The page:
Victorian Automotive Chamber of Commerce (VACC) CEO, Geoff Gwilym and VACC Executive Training Manager, Nigel Muller left the Chamber’s new North Melbourne hub and headed to regional Victoria to talk shop with member-businesses and political figures.
First stop, Shepparton in northern Victoria. VACC Executive Board member, Paul Bertoli of Bertolis Agricultural & Industrial, welcomed the pair and – along with local pre-selected Nationals candidate, Sam Birrell – the party discussed the industry’s policy priorities in the lead up to the federal election. Topics included action to combat the automotive skills shortage – such as facilitating Australia’s older workforce, promoting opportunities in regional areas, and removing unnecessary red tape in business.
“I am ready for the challenge of Canberra and look forward to an opportunity to build a bigger and better Australia,” said Mr Birrell.
Maskell’s Customs and Classics in Shepparton was next on the agenda – the team’s expertise in quality custom cars and classic restorations.
Business owner, Greg Maskell toured the VACC representatives around his magnificent workshop. Mr Gwilym also took the opportunity to outline a new marketing campaign being developed by the Chamber, designed to promote automotive as an exciting career path for the next generation. As part of the campaign, VACC and Tasmanian Automotive Chamber of Commerce (TACC) member workshops will participate in a television show starring Dermott Brereton and Elise Elliot. The duo will tour workshops, highlighting the variety of work, specialised skills and opportunities available to eager apprentices.
Time for a quick pit stop at Mr Bertoli’s Benalla site to catch up with Branch Manager, Darren Connell. Once again, skills was the hot topic. While Mr Connell agreed that apprentices were hard to find, he maintained that “you can’t beat a good country lad off the farm. They just seem to be able to have a go at most problems and can solve them with time. I have a couple of good learners here and, of course, our star at the front, Tegan”.
The final tour destination was Wodonga, to celebrate 50 years of Chamber membership with the Barlow Bros team. Owner, Michael Barlow spent some time reflecting on his automotive roots and the industry’s changing landscape.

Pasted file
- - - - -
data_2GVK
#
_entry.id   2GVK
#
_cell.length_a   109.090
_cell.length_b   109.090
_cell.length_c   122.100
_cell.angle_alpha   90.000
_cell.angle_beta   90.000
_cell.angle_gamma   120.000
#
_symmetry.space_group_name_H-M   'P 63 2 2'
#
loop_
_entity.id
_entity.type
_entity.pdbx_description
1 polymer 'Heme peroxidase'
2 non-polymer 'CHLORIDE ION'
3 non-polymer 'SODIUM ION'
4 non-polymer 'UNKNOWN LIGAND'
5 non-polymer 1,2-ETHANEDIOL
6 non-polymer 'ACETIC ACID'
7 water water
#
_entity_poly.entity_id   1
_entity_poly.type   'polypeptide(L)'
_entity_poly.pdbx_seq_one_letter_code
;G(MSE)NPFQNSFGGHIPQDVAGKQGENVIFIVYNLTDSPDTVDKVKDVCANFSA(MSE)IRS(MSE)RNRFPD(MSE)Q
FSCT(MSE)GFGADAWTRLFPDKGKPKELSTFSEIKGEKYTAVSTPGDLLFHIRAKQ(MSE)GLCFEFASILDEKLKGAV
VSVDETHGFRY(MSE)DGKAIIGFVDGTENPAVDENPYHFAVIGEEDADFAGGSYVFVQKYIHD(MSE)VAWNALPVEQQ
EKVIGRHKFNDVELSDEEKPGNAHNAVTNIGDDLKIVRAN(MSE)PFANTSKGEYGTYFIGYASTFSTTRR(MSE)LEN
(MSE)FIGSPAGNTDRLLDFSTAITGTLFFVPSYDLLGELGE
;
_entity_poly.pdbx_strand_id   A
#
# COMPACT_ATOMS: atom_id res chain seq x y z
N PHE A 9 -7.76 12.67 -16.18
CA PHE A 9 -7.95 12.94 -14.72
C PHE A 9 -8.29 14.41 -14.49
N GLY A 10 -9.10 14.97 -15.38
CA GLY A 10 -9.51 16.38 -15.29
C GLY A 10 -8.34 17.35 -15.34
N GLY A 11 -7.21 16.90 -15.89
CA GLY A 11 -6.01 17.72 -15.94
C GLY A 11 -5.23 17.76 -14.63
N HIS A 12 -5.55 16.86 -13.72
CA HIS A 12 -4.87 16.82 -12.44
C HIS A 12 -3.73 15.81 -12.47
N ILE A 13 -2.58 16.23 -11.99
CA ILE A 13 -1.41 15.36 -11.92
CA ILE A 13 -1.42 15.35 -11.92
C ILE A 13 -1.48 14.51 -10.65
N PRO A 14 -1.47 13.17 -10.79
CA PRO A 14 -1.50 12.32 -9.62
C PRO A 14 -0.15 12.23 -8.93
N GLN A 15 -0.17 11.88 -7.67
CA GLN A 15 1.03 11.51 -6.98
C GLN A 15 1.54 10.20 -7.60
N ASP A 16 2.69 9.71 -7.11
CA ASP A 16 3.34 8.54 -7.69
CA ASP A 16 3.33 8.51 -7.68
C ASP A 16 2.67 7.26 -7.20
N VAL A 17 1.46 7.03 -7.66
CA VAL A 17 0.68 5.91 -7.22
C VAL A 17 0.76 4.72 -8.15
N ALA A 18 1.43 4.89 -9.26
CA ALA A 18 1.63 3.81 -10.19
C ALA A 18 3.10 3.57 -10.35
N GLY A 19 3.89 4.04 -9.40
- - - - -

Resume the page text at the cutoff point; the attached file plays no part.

Hailing from England, the Barlow family emigrated from Kent to Perth in 1962. The family hit the ground running, managing the Kings Park Service Station from 1964 to 1970.
"We outgrew that and had to do something else. In 1970, a place came up here in Wodonga. It was called Joe's Service Station and it was the first 24-hour service station in Victoria," said Mr Barlow.
The Barlow family took the opportunity and made the move to Victoria and, with a prime location on the highway, it proved to be a winning one.
"We had a staff of 55. We ran the service station, the workshop and the restaurant," said Mr Barlow. "Every truck had to stop there because it was the only one."
In 1985, the council resumed the land, and it was time for the next chapter. So, the Barlow brothers – Michael, Tony and Peter – set up a repair workshop at 13 Trafalgar Street in West Wodonga, and Barlow Bros was born.
A lot of service station regulars made the move with them, and to this day remain loyal customers.
"I still have customers that were with us at the service station. We are old fashioned."
A year in, Peter – the only mechanic of the three – decided it was not the industry for him, and soon Michael and Tony ran the show.
The brothers learnt and thrived on the job, with Michael taking his hat off to Shell for giving him a strong foundation. "Shell was a good company, put everyone through training courses."
Tony Barlow – a former VACC Executive Board member – retired 10 years ago, and Michael has been at the helm ever since.
Echoing many business owners in the automotive industry, “like hens’ teeth” is Michael’s answer when asked about securing new labour. Now, four mechanics work alongside him and he counts his blessings. “They are like family.”
"I have one chap, Matthew ... he did his apprenticeship with us 30 years ago, worked with us for 15 years, went away ... came back to us 10 years ago."
Neither of Michael’s children was automotive inclined and so, while the business will not be passed down to the next Barlow generation, he is putting his feelers out and thinking about the next move – one that is best for the business, himself and his staff. Retirement is not in the too distant future, Michael admits. "I don't do weekends anymore; I have given that away."
And what of the future of automotive generally?
Preparing for the future has always been what kept Michael interested.
“We will be fixing all vehicles, including electric vehicles, for a long time yet. Just because you have an electric vehicle doesn’t mean a whole range of service and repair jobs won’t need to be done. Things like wheels, tyres, brakes and diagnostics will still need to be carried out … for many years to come.
“I've got a hybrid car and another one on order. We were here when they said LPGs (liquefied petroleum gas vehicles) were going to take over the world and they never did. It's technology, it's all about how you approach it."